The wines we tasted that day were Leaning Post Senchuk Vineyard Pinot Noir 2019, Hidden Bench Felseck Vineyard Pinot Noir 2019, Hidden Bench Locust Lane Vineyard Pinot Noir 2019, Cave Spring Pinot Noir 2019 (Cave Spring Vineyard), Malivoire Mottiar Vineyard Pinot Noir 2019, Mason Vineyard Pinot Noir 2019, Tawse Cherry Ave. Vineyard Pinot Noir 2019, Cloudsley Cellars Hanck Vineyard Pinot Noir 2019, Bachelder Wismer-Parke Vineyard Wild West End Pinot Noir 2019, Le Clos Jordanne Le Grand Clos Pinot Noir 2019, The Farm Neudorf Vineyard 2019, and a ringer tossed into the mix to keep us all honest, the Louis Jadot Savigny-Lès-Beaune Clos des Guettes 2019.
We all took notes of the tasting before Bachelder revealed what the wines were, but the challenge was finding descriptors that were less about fruit and spice attributes and more about what made the wine unique. That usually came down to minerality, finesse, and the intangibles. Descriptors like savoury, stony, saline, salty, bloody/iron, soft/structured tannins, reductive (but even that can be winemaker style), elegant etc.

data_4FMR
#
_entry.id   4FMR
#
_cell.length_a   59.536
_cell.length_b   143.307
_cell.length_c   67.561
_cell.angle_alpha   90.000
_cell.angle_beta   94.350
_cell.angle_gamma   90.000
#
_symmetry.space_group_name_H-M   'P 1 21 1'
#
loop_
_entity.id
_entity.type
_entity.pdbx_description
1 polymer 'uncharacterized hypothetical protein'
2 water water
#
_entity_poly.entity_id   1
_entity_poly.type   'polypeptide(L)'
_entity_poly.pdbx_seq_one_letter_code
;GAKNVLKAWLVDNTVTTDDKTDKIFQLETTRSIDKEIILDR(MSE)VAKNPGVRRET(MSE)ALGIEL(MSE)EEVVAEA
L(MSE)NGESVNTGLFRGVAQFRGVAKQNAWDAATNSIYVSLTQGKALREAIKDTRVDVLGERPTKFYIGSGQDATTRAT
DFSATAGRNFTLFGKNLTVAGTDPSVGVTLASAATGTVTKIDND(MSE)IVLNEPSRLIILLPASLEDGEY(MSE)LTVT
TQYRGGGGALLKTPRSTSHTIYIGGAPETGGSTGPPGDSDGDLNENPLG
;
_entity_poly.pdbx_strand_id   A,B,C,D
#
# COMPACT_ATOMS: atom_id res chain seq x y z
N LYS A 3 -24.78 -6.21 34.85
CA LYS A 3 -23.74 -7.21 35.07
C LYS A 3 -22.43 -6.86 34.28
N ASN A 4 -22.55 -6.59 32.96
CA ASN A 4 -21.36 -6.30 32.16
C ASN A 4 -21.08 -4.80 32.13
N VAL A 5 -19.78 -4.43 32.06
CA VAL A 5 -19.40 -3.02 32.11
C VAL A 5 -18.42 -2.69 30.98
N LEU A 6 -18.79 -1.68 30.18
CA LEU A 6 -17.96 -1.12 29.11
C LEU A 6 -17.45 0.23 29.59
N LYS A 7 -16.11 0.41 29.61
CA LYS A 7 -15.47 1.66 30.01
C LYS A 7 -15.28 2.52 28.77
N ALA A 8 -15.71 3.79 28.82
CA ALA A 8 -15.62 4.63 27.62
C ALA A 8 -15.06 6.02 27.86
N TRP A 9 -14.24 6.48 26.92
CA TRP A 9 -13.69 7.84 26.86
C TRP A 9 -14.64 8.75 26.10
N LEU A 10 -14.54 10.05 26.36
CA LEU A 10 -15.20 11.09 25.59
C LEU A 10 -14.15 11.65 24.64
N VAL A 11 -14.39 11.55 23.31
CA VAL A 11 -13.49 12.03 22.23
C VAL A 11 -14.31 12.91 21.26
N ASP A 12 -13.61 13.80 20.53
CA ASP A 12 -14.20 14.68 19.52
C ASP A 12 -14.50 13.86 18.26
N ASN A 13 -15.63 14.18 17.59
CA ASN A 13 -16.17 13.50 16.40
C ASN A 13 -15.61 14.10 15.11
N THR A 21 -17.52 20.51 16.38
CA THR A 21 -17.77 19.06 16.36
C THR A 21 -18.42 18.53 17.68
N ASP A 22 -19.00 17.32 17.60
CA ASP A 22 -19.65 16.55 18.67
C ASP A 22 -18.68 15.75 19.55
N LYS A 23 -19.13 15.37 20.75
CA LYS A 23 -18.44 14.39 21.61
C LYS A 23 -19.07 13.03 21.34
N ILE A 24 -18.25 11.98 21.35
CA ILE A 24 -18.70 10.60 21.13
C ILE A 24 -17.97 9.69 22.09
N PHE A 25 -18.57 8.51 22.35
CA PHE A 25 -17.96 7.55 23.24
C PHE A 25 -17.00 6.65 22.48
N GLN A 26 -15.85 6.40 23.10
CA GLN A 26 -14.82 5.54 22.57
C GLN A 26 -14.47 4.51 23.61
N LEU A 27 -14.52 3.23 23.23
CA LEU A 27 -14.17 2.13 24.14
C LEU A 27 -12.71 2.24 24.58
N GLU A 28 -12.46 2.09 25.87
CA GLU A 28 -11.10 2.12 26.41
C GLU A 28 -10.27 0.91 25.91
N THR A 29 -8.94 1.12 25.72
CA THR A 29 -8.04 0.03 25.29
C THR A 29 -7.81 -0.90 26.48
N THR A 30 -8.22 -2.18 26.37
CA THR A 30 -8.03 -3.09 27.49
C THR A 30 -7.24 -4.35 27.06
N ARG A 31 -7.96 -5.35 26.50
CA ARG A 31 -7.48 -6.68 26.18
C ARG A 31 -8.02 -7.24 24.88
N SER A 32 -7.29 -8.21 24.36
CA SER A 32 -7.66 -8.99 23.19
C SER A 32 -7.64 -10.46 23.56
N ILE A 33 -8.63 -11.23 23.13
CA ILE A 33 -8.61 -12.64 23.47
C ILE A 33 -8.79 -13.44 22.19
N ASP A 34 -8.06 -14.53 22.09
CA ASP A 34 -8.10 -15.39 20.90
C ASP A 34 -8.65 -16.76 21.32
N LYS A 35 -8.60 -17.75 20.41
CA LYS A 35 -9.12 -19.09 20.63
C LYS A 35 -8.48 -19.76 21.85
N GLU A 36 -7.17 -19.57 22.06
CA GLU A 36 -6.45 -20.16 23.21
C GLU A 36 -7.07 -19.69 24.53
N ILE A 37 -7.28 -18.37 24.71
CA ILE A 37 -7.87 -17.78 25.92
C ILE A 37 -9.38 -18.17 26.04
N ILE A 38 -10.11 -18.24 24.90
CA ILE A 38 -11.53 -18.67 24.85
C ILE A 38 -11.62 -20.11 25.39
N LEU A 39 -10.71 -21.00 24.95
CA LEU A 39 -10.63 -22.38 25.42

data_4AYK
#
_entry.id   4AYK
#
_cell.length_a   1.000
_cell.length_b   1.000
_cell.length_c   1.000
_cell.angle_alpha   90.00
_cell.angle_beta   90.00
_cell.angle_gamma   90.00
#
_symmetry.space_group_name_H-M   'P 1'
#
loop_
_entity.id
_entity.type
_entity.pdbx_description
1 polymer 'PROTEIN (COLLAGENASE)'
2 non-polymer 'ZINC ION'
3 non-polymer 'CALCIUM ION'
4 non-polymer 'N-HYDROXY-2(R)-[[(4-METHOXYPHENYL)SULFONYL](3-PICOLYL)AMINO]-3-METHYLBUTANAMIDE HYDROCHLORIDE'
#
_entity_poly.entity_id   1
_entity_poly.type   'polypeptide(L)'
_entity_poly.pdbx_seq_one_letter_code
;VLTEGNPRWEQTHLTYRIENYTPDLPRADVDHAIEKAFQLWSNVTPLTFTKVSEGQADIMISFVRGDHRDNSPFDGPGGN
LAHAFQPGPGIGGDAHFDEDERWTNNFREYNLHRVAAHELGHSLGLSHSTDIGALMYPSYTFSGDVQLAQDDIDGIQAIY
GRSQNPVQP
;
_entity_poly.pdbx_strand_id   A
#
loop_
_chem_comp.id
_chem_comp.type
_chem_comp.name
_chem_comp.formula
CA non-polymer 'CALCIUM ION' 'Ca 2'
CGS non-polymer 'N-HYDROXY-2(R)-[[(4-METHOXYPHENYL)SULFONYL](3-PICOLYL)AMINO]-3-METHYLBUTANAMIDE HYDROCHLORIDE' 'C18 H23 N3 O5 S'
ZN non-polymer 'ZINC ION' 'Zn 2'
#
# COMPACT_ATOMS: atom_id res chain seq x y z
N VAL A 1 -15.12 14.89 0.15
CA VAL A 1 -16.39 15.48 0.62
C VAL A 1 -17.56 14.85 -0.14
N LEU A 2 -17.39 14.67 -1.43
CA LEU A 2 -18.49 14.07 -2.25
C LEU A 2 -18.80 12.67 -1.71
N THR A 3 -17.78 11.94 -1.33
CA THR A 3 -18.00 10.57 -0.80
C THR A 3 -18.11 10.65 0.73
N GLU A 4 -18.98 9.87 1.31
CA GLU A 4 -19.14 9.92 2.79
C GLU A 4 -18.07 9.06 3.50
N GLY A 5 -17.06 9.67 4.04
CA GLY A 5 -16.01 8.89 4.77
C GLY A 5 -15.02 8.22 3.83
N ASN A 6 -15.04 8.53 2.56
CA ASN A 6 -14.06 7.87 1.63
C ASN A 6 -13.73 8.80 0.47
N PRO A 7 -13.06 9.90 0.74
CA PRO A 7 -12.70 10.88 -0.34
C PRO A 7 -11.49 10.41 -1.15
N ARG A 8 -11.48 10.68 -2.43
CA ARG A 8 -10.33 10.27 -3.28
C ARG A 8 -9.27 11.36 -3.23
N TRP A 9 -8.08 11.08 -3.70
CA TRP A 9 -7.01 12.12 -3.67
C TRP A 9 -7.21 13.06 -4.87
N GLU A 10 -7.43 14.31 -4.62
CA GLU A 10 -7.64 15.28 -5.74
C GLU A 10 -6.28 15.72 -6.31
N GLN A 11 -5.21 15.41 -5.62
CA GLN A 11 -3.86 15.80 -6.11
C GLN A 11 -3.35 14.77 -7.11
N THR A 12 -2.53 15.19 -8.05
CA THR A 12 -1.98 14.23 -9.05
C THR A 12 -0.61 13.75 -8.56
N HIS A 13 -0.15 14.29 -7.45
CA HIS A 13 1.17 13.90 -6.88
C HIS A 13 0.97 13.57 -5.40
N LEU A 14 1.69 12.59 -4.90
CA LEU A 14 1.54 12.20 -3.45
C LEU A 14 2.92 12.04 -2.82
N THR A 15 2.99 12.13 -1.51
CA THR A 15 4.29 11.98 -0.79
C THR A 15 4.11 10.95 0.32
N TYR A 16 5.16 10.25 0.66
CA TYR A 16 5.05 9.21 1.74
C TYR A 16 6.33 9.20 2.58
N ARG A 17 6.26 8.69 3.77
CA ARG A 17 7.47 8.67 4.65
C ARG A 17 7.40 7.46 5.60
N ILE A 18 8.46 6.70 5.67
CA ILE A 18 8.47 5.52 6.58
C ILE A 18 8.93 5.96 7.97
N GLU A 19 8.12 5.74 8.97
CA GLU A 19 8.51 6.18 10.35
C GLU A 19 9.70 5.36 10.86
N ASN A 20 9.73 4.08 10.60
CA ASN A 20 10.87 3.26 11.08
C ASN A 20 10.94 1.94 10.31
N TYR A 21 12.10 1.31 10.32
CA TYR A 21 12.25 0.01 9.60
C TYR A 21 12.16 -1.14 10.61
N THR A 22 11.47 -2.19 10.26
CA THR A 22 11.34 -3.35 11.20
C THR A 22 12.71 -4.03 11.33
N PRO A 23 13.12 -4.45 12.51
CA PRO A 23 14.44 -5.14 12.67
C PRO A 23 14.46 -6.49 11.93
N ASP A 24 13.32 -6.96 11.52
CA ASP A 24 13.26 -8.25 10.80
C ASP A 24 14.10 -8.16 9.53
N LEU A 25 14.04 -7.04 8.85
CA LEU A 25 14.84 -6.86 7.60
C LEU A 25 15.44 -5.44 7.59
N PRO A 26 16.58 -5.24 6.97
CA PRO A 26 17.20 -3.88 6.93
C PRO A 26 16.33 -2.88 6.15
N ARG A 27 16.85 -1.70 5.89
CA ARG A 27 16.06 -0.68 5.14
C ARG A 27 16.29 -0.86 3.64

Bachelder has the full spectrum of commonality between the four tasters’ notes as his quest continues.
It’s not just wine tasting …
One final note, while most of these impromptu tastings can involve international wines, neighbour’s wines, Canadian wines, old or young, or a combination of all the above, they don’t even have to just wine.
One of the more eclectic tastings I was at was a dizzying array of 30+ sample tasting of ciders from around the world, again organized by Bachelder and held at the Bat Cave on Locust Lane.